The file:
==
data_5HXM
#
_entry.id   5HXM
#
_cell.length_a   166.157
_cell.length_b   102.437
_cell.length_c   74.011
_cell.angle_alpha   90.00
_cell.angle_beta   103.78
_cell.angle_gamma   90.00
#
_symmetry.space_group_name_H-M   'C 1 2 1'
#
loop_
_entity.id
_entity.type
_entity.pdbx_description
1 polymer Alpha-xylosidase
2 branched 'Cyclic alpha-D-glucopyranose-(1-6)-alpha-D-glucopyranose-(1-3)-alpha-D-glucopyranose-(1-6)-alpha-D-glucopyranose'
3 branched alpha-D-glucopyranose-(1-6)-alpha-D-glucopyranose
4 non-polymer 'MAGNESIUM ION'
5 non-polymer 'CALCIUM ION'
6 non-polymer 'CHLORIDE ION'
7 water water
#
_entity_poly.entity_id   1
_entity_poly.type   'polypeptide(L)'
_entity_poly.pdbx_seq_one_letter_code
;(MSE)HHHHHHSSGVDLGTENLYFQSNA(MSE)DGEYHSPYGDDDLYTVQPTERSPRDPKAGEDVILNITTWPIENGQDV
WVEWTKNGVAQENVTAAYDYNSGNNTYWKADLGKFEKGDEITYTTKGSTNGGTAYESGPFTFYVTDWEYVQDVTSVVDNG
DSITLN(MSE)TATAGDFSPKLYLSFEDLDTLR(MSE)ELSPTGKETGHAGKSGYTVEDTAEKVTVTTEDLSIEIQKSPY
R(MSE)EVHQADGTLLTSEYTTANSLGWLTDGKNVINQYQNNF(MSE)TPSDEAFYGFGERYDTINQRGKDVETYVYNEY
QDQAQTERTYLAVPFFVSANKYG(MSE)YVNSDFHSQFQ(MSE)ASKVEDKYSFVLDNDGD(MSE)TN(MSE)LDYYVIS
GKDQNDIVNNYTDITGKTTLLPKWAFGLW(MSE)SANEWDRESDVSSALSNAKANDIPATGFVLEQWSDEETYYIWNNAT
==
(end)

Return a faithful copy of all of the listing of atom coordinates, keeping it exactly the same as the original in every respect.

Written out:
data_5HXM
#
_entry.id   5HXM
#
_cell.length_a   166.157
_cell.length_b   102.437
_cell.length_c   74.011
_cell.angle_alpha   90.00
_cell.angle_beta   103.78
_cell.angle_gamma   90.00
#
_symmetry.space_group_name_H-M   'C 1 2 1'
#
loop_
_entity.id
_entity.type
_entity.pdbx_description
1 polymer Alpha-xylosidase
2 branched 'Cyclic alpha-D-glucopyranose-(1-6)-alpha-D-glucopyranose-(1-3)-alpha-D-glucopyranose-(1-6)-alpha-D-glucopyranose'
3 branched alpha-D-glucopyranose-(1-6)-alpha-D-glucopyranose
4 non-polymer 'MAGNESIUM ION'
5 non-polymer 'CALCIUM ION'
6 non-polymer 'CHLORIDE ION'
7 water water
#
_entity_poly.entity_id   1
_entity_poly.type   'polypeptide(L)'
_entity_poly.pdbx_seq_one_letter_code
;(MSE)HHHHHHSSGVDLGTENLYFQSNA(MSE)DGEYHSPYGDDDLYTVQPTERSPRDPKAGEDVILNITTWPIENGQDV
WVEWTKNGVAQENVTAAYDYNSGNNTYWKADLGKFEKGDEITYTTKGSTNGGTAYESGPFTFYVTDWEYVQDVTSVVDNG
DSITLN(MSE)TATAGDFSPKLYLSFEDLDTLR(MSE)ELSPTGKETGHAGKSGYTVEDTAEKVTVTTEDLSIEIQKSPY
R(MSE)EVHQADGTLLTSEYTTANSLGWLTDGKNVINQYQNNF(MSE)TPSDEAFYGFGERYDTINQRGKDVETYVYNEY
QDQAQTERTYLAVPFFVSANKYG(MSE)YVNSDFHSQFQ(MSE)ASKVEDKYSFVLDNDGD(MSE)TN(MSE)LDYYVIS
GKDQNDIVNNYTDITGKTTLLPKWAFGLW(MSE)SANEWDRESDVSSALSNAKANDIPATGFVLEQWSDEETYYIWNNAT